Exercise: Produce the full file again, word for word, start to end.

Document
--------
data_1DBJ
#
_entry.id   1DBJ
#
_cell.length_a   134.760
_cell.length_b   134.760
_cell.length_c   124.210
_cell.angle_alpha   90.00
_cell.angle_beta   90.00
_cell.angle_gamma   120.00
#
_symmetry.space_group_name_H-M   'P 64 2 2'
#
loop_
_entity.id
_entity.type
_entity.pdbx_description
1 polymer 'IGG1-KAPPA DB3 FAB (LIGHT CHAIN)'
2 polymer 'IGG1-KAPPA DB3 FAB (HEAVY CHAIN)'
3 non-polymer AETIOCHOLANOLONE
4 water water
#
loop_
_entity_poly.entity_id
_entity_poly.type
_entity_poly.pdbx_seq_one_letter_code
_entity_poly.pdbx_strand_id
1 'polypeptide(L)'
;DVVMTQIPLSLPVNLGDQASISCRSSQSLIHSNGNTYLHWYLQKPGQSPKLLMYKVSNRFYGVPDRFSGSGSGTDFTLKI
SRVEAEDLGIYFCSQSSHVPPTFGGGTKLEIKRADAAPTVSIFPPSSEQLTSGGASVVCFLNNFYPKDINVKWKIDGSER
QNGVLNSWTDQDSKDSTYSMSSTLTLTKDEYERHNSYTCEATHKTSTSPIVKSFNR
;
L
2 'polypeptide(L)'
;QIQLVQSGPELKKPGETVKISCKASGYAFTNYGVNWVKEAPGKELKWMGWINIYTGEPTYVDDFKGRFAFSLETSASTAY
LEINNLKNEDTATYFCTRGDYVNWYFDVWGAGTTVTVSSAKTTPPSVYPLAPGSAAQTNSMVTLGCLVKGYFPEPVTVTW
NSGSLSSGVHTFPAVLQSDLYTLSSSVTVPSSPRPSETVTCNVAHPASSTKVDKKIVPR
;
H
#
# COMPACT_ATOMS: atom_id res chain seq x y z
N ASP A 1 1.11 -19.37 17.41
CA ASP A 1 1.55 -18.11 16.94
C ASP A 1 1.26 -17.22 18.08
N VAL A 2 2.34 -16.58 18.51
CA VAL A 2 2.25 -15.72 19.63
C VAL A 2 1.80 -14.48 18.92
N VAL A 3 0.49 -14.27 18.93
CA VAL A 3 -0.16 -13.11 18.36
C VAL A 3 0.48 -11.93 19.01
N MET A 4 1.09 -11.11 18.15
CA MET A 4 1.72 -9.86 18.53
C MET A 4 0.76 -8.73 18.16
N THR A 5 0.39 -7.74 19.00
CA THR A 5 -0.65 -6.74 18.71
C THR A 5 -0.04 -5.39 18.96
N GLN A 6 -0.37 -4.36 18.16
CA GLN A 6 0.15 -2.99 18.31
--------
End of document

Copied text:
data_1DBJ
#
_entry.id   1DBJ
#
_cell.length_a   134.760
_cell.length_b   134.760
_cell.length_c   124.210
_cell.angle_alpha   90.00
_cell.angle_beta   90.00
_cell.angle_gamma   120.00
#
_symmetry.space_group_name_H-M   'P 64 2 2'
#
loop_
_entity.id
_entity.type
_entity.pdbx_description
1 polymer 'IGG1-KAPPA DB3 FAB (LIGHT CHAIN)'
2 polymer 'IGG1-KAPPA DB3 FAB (HEAVY CHAIN)'
3 non-polymer AETIOCHOLANOLONE
4 water water
#
loop_
_entity_poly.entity_id
_entity_poly.type
_entity_poly.pdbx_seq_one_letter_code
_entity_poly.pdbx_strand_id
1 'polypeptide(L)'
;DVVMTQIPLSLPVNLGDQASISCRSSQSLIHSNGNTYLHWYLQKPGQSPKLLMYKVSNRFYGVPDRFSGSGSGTDFTLKI
SRVEAEDLGIYFCSQSSHVPPTFGGGTKLEIKRADAAPTVSIFPPSSEQLTSGGASVVCFLNNFYPKDINVKWKIDGSER
QNGVLNSWTDQDSKDSTYSMSSTLTLTKDEYERHNSYTCEATHKTSTSPIVKSFNR
;
L
2 'polypeptide(L)'
;QIQLVQSGPELKKPGETVKISCKASGYAFTNYGVNWVKEAPGKELKWMGWINIYTGEPTYVDDFKGRFAFSLETSASTAY
LEINNLKNEDTATYFCTRGDYVNWYFDVWGAGTTVTVSSAKTTPPSVYPLAPGSAAQTNSMVTLGCLVKGYFPEPVTVTW
NSGSLSSGVHTFPAVLQSDLYTLSSSVTVPSSPRPSETVTCNVAHPASSTKVDKKIVPR
;
H
#
# COMPACT_ATOMS: atom_id res chain seq x y z
N ASP A 1 1.11 -19.37 17.41
CA ASP A 1 1.55 -18.11 16.94
C ASP A 1 1.26 -17.22 18.08
N VAL A 2 2.34 -16.58 18.51
CA VAL A 2 2.25 -15.72 19.63
C VAL A 2 1.80 -14.48 18.92
N VAL A 3 0.49 -14.27 18.93
CA VAL A 3 -0.16 -13.11 18.36
C VAL A 3 0.48 -11.93 19.01
N MET A 4 1.09 -11.11 18.15
CA MET A 4 1.72 -9.86 18.53
C MET A 4 0.76 -8.73 18.16
N THR A 5 0.39 -7.74 19.00
CA THR A 5 -0.65 -6.74 18.71
C THR A 5 -0.04 -5.39 18.96
N GLN A 6 -0.37 -4.36 18.16
CA GLN A 6 0.15 -2.99 18.31